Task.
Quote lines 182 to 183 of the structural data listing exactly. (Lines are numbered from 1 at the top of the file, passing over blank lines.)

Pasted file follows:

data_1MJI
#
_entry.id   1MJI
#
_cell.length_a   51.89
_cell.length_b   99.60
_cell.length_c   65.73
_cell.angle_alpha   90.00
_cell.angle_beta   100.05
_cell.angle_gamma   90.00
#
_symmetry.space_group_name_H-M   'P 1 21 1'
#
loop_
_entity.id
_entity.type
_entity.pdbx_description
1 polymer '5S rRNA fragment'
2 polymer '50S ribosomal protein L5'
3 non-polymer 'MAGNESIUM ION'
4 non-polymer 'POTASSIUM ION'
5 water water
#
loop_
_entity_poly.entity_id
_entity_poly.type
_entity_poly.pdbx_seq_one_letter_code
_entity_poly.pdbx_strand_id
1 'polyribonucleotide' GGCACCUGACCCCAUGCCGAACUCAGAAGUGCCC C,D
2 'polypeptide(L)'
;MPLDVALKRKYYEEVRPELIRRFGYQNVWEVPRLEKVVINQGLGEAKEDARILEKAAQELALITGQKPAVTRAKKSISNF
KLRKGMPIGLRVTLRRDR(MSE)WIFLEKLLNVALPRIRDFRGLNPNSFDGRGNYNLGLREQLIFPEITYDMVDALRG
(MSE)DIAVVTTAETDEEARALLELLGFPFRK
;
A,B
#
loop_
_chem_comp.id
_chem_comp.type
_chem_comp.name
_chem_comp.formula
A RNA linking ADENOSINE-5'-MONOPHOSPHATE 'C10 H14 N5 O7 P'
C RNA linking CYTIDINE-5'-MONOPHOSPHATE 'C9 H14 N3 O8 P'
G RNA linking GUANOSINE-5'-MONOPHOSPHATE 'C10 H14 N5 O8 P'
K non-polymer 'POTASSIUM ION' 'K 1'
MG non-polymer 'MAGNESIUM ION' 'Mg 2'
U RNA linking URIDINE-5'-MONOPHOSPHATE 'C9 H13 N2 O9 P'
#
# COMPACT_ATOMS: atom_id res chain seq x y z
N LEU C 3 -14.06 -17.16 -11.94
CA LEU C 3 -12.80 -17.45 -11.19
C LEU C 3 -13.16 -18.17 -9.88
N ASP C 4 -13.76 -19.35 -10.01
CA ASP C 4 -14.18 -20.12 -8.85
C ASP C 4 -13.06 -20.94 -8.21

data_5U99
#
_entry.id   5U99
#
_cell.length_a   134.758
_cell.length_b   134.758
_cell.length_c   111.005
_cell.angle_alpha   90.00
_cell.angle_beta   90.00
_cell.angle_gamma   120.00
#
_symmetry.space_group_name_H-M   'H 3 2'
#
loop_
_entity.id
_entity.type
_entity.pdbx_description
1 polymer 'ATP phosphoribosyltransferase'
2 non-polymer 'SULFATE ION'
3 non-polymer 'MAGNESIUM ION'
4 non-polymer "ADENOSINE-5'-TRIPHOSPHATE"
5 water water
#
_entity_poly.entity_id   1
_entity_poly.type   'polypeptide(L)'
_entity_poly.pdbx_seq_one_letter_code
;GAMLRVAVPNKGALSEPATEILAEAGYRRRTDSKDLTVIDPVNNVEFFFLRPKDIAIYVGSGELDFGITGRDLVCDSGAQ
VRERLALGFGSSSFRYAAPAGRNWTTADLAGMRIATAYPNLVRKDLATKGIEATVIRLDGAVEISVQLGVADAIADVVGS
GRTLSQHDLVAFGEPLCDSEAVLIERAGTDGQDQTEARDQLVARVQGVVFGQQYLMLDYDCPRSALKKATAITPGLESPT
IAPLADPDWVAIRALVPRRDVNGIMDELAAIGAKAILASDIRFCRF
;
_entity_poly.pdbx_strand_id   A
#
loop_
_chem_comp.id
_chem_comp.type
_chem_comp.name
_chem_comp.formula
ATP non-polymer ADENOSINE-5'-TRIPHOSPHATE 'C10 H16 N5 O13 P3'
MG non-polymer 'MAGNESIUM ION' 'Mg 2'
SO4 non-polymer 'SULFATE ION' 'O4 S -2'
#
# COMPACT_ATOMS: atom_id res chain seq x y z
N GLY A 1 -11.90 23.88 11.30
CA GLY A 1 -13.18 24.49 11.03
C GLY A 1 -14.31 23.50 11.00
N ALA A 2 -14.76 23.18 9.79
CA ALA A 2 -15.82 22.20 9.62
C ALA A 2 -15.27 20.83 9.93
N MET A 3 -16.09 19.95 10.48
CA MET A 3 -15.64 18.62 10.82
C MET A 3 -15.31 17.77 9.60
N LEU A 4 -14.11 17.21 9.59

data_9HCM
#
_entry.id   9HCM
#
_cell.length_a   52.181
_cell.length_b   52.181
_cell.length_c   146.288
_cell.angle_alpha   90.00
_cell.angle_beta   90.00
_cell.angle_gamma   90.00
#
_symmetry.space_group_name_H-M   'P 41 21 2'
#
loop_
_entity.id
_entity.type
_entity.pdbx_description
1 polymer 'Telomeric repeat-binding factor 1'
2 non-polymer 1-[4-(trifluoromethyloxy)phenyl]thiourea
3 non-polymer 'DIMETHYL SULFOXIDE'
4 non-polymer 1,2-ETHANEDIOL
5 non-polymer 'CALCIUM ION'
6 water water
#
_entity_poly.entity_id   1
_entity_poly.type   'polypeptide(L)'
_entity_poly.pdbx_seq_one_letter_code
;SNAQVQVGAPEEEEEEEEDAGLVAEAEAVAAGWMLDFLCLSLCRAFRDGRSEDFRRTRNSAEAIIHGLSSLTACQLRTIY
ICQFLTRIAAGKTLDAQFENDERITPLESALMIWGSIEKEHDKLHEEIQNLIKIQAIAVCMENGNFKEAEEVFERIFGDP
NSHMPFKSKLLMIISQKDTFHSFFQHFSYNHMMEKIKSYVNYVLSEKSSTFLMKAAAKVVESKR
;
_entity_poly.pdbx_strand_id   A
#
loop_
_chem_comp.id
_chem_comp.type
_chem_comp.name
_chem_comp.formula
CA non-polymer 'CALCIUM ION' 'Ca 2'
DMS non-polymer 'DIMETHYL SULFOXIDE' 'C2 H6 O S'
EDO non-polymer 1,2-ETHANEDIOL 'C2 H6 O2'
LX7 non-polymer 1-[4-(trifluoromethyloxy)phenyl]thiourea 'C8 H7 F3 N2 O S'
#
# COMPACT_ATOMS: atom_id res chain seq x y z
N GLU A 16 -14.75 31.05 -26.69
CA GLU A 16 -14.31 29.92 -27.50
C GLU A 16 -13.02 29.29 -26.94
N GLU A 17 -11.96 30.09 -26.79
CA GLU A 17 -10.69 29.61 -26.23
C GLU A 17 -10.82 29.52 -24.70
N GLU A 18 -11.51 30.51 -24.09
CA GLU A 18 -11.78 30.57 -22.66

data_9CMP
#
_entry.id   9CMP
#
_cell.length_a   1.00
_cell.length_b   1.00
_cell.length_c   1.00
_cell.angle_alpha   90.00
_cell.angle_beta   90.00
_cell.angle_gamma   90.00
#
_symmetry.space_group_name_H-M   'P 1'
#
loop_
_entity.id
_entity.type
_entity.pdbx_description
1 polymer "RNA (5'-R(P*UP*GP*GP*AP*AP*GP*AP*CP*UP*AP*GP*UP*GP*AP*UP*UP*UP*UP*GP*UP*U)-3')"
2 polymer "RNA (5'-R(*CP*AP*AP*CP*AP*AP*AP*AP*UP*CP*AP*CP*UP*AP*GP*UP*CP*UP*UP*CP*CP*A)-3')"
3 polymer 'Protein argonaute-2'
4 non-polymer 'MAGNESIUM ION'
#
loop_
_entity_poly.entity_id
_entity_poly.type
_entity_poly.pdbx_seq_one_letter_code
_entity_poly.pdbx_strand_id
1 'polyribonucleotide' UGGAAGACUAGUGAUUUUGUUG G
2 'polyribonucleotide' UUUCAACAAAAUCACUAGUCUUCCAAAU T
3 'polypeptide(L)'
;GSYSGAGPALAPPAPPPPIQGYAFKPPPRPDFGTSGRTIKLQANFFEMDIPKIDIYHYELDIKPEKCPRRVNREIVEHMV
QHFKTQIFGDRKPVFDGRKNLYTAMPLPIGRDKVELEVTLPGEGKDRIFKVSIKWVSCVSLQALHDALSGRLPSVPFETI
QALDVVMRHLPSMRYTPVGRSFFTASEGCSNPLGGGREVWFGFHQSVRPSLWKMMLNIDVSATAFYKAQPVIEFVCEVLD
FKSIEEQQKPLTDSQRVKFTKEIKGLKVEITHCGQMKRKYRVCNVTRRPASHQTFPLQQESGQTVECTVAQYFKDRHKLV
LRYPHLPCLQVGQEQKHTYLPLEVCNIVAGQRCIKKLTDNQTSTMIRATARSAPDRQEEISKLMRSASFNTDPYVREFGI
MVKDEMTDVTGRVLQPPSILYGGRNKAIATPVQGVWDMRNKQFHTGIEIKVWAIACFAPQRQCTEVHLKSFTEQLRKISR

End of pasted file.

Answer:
#
loop_